Nigerian drama blends plot, pageantry. `Death and the King's Horseman' on stage

Death and the King's Horseman Written and directed by Wole Soyinka. Toting their wares, the market people converge from the aisles onto the blazingly lit stage of the Vivian Beaumont Theater. Their convergence, with drums and singing, establishes the extraordinary pulse and teeming human presence of ``Death and the King's Horseman,'' Wole Soyinka's poetic drama set in 1944 Nigeria. The play is having its New York premi`ere at Lincoln Center. This prelude of color and motion transports the spectator to the scene of the events that follow.

The marketplace hubbub climaxes with the arrival of Elesin, Horseman of the King (Earle Hyman). Elesin is about to meet the ritual, self-imposed death which will, according to tribal superstition, join him with the king, whose demise occurred a month previously. (``No one will kill him. He will simply die.'') The scene includes the first of the flights of eloquence in which Mr. Soyinka establishes the flamboyantly noble character of the king's horseman. It is left to Olohun-iyo, the Praise Singer (Ben Halley Jr.) to express the crowd's fervent admiration of this legendary warrior, the late king's closest friend.

Elesin (pronounced El-ee-shin) responds in a variety of ways to the general adulation. After briefly teasing his admirers, he delivers an ironic commentary on the ``Not I'' behind which the frightened hide when death approaches. Finally he selects a beautiful young girl, already betrothed, to be his ``bride'' before he ends his life.

Soyinka quickly shifts the scene to the bungalow veranda where British District Officer Simon Pilkings (Alan Coates) and his wife, Jane (Jill Larson), are tangoing in anticipation of the evening's fancy-dress ball at the British residency. They are interrupted by Sergeant Amusa (Ernest Perry Jr.), who is appalled and terrified to discover them wearing ``death'' costumes confiscated from some recently arrested cultists. When Pilkings is apprised of Elesin's intention, he begins trying to avert the fatal ritual.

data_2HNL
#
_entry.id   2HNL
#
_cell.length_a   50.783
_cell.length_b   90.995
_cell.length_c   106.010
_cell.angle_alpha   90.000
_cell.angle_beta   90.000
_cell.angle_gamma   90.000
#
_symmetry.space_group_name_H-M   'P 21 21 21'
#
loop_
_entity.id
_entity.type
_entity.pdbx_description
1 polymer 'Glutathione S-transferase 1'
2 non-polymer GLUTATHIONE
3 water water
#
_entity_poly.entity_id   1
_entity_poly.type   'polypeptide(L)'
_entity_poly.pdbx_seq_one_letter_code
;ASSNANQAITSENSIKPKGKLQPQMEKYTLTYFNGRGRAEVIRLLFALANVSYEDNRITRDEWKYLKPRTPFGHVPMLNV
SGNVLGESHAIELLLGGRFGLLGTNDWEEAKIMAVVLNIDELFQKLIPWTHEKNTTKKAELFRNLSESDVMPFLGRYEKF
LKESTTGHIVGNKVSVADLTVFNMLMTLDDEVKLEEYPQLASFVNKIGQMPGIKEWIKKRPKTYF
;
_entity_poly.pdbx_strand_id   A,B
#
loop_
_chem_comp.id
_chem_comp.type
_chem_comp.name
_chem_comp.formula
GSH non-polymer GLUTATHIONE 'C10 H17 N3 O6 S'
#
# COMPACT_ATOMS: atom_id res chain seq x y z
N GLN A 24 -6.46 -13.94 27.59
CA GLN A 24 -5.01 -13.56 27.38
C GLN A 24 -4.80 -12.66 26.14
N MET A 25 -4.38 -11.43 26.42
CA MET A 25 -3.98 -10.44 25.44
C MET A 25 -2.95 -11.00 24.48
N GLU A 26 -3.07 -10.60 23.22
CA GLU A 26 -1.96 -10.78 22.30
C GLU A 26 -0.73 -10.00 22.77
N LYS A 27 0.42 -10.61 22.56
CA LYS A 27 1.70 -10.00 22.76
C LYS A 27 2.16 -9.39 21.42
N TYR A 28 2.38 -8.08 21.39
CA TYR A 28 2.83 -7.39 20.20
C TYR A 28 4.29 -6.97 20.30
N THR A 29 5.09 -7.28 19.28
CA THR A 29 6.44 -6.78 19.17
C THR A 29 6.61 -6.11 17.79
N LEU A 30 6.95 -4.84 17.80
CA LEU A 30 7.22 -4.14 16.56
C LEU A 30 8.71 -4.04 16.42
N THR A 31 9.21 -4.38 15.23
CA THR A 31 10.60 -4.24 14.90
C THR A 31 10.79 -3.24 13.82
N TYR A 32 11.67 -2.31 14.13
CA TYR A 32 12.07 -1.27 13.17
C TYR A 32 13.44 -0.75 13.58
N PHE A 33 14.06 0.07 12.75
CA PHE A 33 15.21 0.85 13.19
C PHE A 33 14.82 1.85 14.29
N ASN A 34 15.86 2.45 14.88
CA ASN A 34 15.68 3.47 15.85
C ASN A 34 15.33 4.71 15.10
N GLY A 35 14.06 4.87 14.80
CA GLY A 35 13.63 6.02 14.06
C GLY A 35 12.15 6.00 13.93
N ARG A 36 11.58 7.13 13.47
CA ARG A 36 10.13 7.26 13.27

``Death and the King's Horseman'' chronicles the tragic effects of his blundering efforts. (The play is based on an actual incident.) The situation is complicated by the arrival of Elesin's eldest son, Olunde (Eriq La Salle), who has been studying medicine in England. To the dismay of the naively well-meaning Jane, Olunde accepts his father's forthcoming self-sacrifice.

Nobel laureate Soyinka dramatizes the complex of countercurrents in a variety of ways. Such intense confrontations as those between the Pilkings and Olunde contrast with the hilarious free-for-all in which some obstreperous schoolgirls make fools of three black policemen. Underneath it all lie the irreconcilables of a situation in which obtuse occupiers run roughshod over a native population. Apart, however, from his contempt for the contemptuous British, the author gives no indication of whether he condemns or condones Elesin's death-willing act.

Notwithstanding four pages of background notes, some of the play's more extended poetic and mystical passages may create difficulties of understanding for the uninitiated spectator. But ``Death and the King's Horseman'' is nevertheless a fascinatingly rich tapestry in dramatic form. As his own director, Soyinka has staged a performance that blends individual elements with the populous pageant that embraces the plot's unfoldment.

Mr. Hyman brings exceptional strength, authority, and eloquence to the central role of Elesin. This magnificent actor is equal to every demand of the role, whether Elesin is glorying in his warriorship or physically diminishing into an almost wraithlike figure. Besides those already mentioned, the fine cast includes Trazana Beverley as the ``Mother'' of the Market, Sylvia Best as the silent Bride, Abdoulaye N'Gom as the Pilkings's Christian houseboy, and Dillon Evans as the British Resident.

The large ensemble contributes to the sense of ritual, rhythmic movement, and atmosphere, as do the accompanying drummers (Kimati Dinizulu, Yomi Obileye, Tunji Oyelana, Edwina Lee Tyler).

Judy Dearing's resplendent costumes set the visual tone. The production (which runs through April 5) is equally well served by David Gropman's scenery and Pat Collins's lighting.

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